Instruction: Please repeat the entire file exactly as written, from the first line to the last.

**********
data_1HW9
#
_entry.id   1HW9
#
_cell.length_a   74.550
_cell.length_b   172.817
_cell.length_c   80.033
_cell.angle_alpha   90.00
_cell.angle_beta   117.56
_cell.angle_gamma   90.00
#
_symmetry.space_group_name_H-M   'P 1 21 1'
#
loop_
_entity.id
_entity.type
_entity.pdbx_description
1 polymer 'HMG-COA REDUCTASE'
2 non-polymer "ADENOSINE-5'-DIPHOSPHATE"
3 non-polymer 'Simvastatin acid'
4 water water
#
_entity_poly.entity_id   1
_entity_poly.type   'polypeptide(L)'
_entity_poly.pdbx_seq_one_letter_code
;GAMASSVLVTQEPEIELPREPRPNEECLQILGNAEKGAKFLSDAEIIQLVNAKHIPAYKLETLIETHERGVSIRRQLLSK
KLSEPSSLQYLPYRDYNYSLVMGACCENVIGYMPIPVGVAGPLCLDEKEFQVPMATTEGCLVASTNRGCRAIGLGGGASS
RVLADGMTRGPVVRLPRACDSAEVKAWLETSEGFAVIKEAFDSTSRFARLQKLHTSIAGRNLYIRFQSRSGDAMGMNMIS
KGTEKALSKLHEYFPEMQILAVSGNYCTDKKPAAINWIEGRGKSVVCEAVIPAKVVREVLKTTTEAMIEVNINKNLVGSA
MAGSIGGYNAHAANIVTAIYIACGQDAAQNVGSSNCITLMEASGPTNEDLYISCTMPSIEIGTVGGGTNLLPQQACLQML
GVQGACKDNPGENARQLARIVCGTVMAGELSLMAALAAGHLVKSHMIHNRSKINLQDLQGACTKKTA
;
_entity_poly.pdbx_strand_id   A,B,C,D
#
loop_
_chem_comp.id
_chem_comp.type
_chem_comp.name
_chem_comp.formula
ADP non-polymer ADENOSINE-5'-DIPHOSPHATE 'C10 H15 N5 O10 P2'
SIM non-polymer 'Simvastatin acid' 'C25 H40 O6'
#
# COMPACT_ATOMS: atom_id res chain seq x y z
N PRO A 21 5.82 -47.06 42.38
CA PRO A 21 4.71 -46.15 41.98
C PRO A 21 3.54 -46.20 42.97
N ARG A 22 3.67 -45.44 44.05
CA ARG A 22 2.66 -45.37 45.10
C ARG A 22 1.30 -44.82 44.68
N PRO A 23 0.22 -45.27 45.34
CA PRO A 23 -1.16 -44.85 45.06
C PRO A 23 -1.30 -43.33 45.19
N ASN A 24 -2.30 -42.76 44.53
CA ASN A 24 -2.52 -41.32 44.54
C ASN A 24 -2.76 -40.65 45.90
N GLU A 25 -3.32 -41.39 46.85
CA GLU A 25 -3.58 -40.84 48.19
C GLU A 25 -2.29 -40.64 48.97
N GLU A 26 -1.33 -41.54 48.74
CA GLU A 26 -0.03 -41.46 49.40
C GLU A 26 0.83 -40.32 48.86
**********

data_1HW9
#
_entry.id   1HW9
#
_cell.length_a   74.550
_cell.length_b   172.817
_cell.length_c   80.033
_cell.angle_alpha   90.00
_cell.angle_beta   117.56
_cell.angle_gamma   90.00
#
_symmetry.space_group_name_H-M   'P 1 21 1'
#
loop_
_entity.id
_entity.type
_entity.pdbx_description
1 polymer 'HMG-COA REDUCTASE'
2 non-polymer "ADENOSINE-5'-DIPHOSPHATE"
3 non-polymer 'Simvastatin acid'
4 water water
#
_entity_poly.entity_id   1
_entity_poly.type   'polypeptide(L)'
_entity_poly.pdbx_seq_one_letter_code
;GAMASSVLVTQEPEIELPREPRPNEECLQILGNAEKGAKFLSDAEIIQLVNAKHIPAYKLETLIETHERGVSIRRQLLSK
KLSEPSSLQYLPYRDYNYSLVMGACCENVIGYMPIPVGVAGPLCLDEKEFQVPMATTEGCLVASTNRGCRAIGLGGGASS
RVLADGMTRGPVVRLPRACDSAEVKAWLETSEGFAVIKEAFDSTSRFARLQKLHTSIAGRNLYIRFQSRSGDAMGMNMIS
KGTEKALSKLHEYFPEMQILAVSGNYCTDKKPAAINWIEGRGKSVVCEAVIPAKVVREVLKTTTEAMIEVNINKNLVGSA
MAGSIGGYNAHAANIVTAIYIACGQDAAQNVGSSNCITLMEASGPTNEDLYISCTMPSIEIGTVGGGTNLLPQQACLQML
GVQGACKDNPGENARQLARIVCGTVMAGELSLMAALAAGHLVKSHMIHNRSKINLQDLQGACTKKTA
;
_entity_poly.pdbx_strand_id   A,B,C,D
#
loop_
_chem_comp.id
_chem_comp.type
_chem_comp.name
_chem_comp.formula
ADP non-polymer ADENOSINE-5'-DIPHOSPHATE 'C10 H15 N5 O10 P2'
SIM non-polymer 'Simvastatin acid' 'C25 H40 O6'
#
# COMPACT_ATOMS: atom_id res chain seq x y z
N PRO A 21 5.82 -47.06 42.38
CA PRO A 21 4.71 -46.15 41.98
C PRO A 21 3.54 -46.20 42.97
N ARG A 22 3.67 -45.44 44.05
CA ARG A 22 2.66 -45.37 45.10
C ARG A 22 1.30 -44.82 44.68
N PRO A 23 0.22 -45.27 45.34
CA PRO A 23 -1.16 -44.85 45.06
C PRO A 23 -1.30 -43.33 45.19
N ASN A 24 -2.30 -42.76 44.53
CA ASN A 24 -2.52 -41.32 44.54
C ASN A 24 -2.76 -40.65 45.90
N GLU A 25 -3.32 -41.39 46.85
CA GLU A 25 -3.58 -40.84 48.19
C GLU A 25 -2.29 -40.64 48.97
N GLU A 26 -1.33 -41.54 48.74
CA GLU A 26 -0.03 -41.46 49.40
C GLU A 26 0.83 -40.32 48.86